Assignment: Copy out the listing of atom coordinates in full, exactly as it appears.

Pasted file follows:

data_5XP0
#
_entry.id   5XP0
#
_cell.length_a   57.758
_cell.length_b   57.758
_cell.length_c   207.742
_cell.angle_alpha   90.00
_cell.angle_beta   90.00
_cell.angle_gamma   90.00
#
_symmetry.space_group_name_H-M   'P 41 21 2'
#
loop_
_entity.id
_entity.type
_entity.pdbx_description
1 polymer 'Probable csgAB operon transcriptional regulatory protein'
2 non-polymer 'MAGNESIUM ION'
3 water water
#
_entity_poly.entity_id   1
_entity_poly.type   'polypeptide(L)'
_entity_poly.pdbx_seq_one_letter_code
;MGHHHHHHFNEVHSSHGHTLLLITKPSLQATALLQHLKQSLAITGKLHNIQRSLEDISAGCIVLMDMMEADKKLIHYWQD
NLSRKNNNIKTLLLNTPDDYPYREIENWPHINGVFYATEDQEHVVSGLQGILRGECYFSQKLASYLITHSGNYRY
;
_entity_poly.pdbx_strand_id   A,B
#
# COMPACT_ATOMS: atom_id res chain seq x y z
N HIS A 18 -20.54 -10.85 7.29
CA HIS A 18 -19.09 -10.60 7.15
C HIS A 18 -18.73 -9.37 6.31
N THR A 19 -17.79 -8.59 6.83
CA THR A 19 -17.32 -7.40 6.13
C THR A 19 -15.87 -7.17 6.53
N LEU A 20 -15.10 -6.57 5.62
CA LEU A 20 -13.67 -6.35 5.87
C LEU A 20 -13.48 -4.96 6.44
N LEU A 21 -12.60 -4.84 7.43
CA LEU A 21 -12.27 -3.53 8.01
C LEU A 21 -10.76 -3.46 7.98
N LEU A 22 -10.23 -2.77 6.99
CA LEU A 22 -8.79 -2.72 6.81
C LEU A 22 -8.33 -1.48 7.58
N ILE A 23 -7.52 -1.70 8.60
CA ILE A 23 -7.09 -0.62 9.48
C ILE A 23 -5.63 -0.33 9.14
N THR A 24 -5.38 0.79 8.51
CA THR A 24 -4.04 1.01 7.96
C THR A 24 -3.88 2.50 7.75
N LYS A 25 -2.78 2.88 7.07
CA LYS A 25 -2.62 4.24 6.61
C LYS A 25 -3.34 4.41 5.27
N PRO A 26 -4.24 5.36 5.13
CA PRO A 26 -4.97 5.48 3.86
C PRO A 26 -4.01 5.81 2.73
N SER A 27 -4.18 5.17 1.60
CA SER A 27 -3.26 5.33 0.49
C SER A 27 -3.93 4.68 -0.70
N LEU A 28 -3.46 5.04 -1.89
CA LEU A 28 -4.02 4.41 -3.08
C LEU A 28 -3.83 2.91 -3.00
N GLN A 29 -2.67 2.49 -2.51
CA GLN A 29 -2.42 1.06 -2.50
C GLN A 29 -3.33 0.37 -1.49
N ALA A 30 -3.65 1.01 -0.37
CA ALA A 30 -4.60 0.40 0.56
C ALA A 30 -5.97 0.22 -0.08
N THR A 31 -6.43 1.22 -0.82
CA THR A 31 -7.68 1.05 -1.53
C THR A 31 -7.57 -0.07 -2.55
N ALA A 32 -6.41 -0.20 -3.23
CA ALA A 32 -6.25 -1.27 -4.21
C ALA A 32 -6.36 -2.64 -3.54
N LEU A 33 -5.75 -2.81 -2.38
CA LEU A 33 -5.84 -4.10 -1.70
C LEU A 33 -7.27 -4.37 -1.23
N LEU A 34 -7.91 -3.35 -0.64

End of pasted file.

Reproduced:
data_5XP0
#
_entry.id   5XP0
#
_cell.length_a   57.758
_cell.length_b   57.758
_cell.length_c   207.742
_cell.angle_alpha   90.00
_cell.angle_beta   90.00
_cell.angle_gamma   90.00
#
_symmetry.space_group_name_H-M   'P 41 21 2'
#
loop_
_entity.id
_entity.type
_entity.pdbx_description
1 polymer 'Probable csgAB operon transcriptional regulatory protein'
2 non-polymer 'MAGNESIUM ION'
3 water water
#
_entity_poly.entity_id   1
_entity_poly.type   'polypeptide(L)'
_entity_poly.pdbx_seq_one_letter_code
;MGHHHHHHFNEVHSSHGHTLLLITKPSLQATALLQHLKQSLAITGKLHNIQRSLEDISAGCIVLMDMMEADKKLIHYWQD
NLSRKNNNIKTLLLNTPDDYPYREIENWPHINGVFYATEDQEHVVSGLQGILRGECYFSQKLASYLITHSGNYRY
;
_entity_poly.pdbx_strand_id   A,B
#
# COMPACT_ATOMS: atom_id res chain seq x y z
N HIS A 18 -20.54 -10.85 7.29
CA HIS A 18 -19.09 -10.60 7.15
C HIS A 18 -18.73 -9.37 6.31
N THR A 19 -17.79 -8.59 6.83
CA THR A 19 -17.32 -7.40 6.13
C THR A 19 -15.87 -7.17 6.53
N LEU A 20 -15.10 -6.57 5.62
CA LEU A 20 -13.67 -6.35 5.87
C LEU A 20 -13.48 -4.96 6.44
N LEU A 21 -12.60 -4.84 7.43
CA LEU A 21 -12.27 -3.53 8.01
C LEU A 21 -10.76 -3.46 7.98
N LEU A 22 -10.23 -2.77 6.99
CA LEU A 22 -8.79 -2.72 6.81
C LEU A 22 -8.33 -1.48 7.58
N ILE A 23 -7.52 -1.70 8.60
CA ILE A 23 -7.09 -0.62 9.48
C ILE A 23 -5.63 -0.33 9.14
N THR A 24 -5.38 0.79 8.51
CA THR A 24 -4.04 1.01 7.96
C THR A 24 -3.88 2.50 7.75
N LYS A 25 -2.78 2.88 7.07
CA LYS A 25 -2.62 4.24 6.61
C LYS A 25 -3.34 4.41 5.27
N PRO A 26 -4.24 5.36 5.13
CA PRO A 26 -4.97 5.48 3.86
C PRO A 26 -4.01 5.81 2.73
N SER A 27 -4.18 5.17 1.60
CA SER A 27 -3.26 5.33 0.49
C SER A 27 -3.93 4.68 -0.70
N LEU A 28 -3.46 5.04 -1.89
CA LEU A 28 -4.02 4.41 -3.08
C LEU A 28 -3.83 2.91 -3.00
N GLN A 29 -2.67 2.49 -2.51
CA GLN A 29 -2.42 1.06 -2.50
C GLN A 29 -3.33 0.37 -1.49
N ALA A 30 -3.65 1.01 -0.37
CA ALA A 30 -4.60 0.40 0.56
C ALA A 30 -5.97 0.22 -0.08
N THR A 31 -6.43 1.22 -0.82
CA THR A 31 -7.68 1.05 -1.53
C THR A 31 -7.57 -0.07 -2.55
N ALA A 32 -6.41 -0.20 -3.23
CA ALA A 32 -6.25 -1.27 -4.21
C ALA A 32 -6.36 -2.64 -3.54
N LEU A 33 -5.75 -2.81 -2.38
CA LEU A 33 -5.84 -4.10 -1.70
C LEU A 33 -7.27 -4.37 -1.23
N LEU A 34 -7.91 -3.35 -0.64